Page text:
Bridgette Fincher- Masters in Educational Technology and Leadership. 2006

 

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 Comparing Maria Montessori to Reggio Emilia

Having just finished 100 Languages, I continue to muse how the Reggio Emilia philosophy  compares to the Americanized Montessori (AMI) base that I had been trained in. I am posting both in BB and my blog with this one it will be something I will continue to ponder. Oddly, on the foundational levels, they are surprisingly similar. It is in the execution where differences surface. Both are fully child centered and work to foster self-awareness and self-sufficiency as the children understand how they function as working members of a greater society. Parents are actively involved in each methodology. Both are outgrowths of social upheaval…poverty and neglect for the AMI and war and religious rigidity for RE. Interestingly, Jung served as a theorist both groups used to understand how children see their world and how teachers should perceive these reactions. However, AMI focuses on the perfection of detail, of practicing and practicing a process until the child finds a level of what he or she considers  to be expert− at that point in time. The learning is mostly individual although children often engage with each other in projects. There is a sense of order and purpose in what is happening. This is mirrored in Reggio Emilia except that the intensity and focus is communal and stems from the children. Dialoging in RE is imperative, in AMI it is action that is primary. I just found it fascinating that the central premise of raising strong and vibrant humans could have such different permeations. I am looking forward to seeing the reflections others have on the book…for myself, both methods called to the spiritual/emotional beliefs are the art and heart in the science of what we do.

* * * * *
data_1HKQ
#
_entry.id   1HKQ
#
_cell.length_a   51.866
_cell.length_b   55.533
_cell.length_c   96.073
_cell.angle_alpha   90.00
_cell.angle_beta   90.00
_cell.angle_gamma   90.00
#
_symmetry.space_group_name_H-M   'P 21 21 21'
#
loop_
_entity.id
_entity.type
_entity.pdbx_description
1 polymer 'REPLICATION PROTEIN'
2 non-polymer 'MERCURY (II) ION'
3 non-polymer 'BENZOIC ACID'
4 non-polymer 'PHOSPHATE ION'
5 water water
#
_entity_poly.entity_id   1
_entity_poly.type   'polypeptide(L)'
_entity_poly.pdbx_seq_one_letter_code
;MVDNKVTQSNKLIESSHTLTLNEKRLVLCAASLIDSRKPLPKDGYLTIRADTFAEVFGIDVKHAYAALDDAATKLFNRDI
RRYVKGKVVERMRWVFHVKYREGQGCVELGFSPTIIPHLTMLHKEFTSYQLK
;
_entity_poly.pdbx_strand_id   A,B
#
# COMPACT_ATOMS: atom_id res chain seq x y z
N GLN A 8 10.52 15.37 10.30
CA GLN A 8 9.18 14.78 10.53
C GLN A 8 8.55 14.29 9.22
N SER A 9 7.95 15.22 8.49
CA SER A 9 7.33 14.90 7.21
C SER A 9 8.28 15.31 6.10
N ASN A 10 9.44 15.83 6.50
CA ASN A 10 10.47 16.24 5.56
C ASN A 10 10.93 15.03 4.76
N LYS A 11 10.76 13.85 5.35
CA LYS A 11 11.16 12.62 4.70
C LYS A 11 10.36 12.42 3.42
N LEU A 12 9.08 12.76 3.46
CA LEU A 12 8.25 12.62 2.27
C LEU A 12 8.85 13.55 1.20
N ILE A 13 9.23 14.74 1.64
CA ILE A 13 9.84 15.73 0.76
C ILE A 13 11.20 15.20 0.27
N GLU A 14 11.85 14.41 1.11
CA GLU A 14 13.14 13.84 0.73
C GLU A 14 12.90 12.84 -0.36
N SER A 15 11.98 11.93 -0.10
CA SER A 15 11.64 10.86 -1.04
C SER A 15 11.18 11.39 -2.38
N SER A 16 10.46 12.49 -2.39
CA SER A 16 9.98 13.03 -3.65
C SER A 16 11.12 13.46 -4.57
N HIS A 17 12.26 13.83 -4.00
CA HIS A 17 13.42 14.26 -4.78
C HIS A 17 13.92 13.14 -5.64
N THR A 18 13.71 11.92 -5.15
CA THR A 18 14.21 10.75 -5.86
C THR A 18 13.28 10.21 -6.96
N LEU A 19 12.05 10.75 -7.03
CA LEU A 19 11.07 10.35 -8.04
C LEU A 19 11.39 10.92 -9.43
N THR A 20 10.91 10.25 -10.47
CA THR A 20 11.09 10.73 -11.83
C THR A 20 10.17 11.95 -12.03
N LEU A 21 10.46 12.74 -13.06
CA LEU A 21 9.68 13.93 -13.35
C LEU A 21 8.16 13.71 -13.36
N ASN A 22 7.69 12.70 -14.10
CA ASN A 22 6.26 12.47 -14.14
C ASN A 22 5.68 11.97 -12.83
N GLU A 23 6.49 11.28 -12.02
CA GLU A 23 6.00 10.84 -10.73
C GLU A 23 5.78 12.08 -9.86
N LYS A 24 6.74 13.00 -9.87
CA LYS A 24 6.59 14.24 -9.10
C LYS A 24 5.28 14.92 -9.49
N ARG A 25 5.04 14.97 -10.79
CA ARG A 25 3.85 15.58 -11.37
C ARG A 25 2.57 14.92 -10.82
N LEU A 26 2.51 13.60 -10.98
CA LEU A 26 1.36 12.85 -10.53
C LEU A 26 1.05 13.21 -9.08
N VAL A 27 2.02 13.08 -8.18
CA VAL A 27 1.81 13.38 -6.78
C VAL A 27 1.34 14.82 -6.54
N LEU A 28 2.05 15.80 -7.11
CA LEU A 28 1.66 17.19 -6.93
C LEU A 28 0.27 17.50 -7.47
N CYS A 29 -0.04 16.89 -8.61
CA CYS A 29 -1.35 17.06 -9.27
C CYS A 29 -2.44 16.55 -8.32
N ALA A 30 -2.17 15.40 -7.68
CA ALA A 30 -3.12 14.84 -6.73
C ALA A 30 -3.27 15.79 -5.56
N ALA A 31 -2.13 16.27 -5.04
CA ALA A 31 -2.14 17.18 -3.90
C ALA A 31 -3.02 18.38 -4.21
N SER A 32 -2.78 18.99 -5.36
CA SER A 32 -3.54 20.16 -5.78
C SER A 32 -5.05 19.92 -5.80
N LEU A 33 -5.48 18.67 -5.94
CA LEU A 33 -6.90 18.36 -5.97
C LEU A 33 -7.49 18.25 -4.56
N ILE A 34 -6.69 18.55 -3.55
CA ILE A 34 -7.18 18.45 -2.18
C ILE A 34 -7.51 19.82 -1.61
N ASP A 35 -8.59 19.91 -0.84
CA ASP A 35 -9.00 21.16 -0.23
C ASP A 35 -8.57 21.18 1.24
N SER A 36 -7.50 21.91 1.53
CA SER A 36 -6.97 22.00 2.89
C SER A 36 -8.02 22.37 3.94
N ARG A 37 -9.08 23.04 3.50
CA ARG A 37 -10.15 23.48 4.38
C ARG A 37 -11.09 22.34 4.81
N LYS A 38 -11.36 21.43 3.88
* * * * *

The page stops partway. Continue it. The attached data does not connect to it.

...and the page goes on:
Author: Peauroi, Cheryl <cheryl.peauroi@pepperdine.edu>

Subject Re: Maria Montessori and Reggio Emilia

Knowing very little of AMI, I was wondering how it compares with RE and if anyone was going to bring it up. It seems, in both cases, the focus is on the rights of the child.

 

 

Date: 11-27-2005 15:53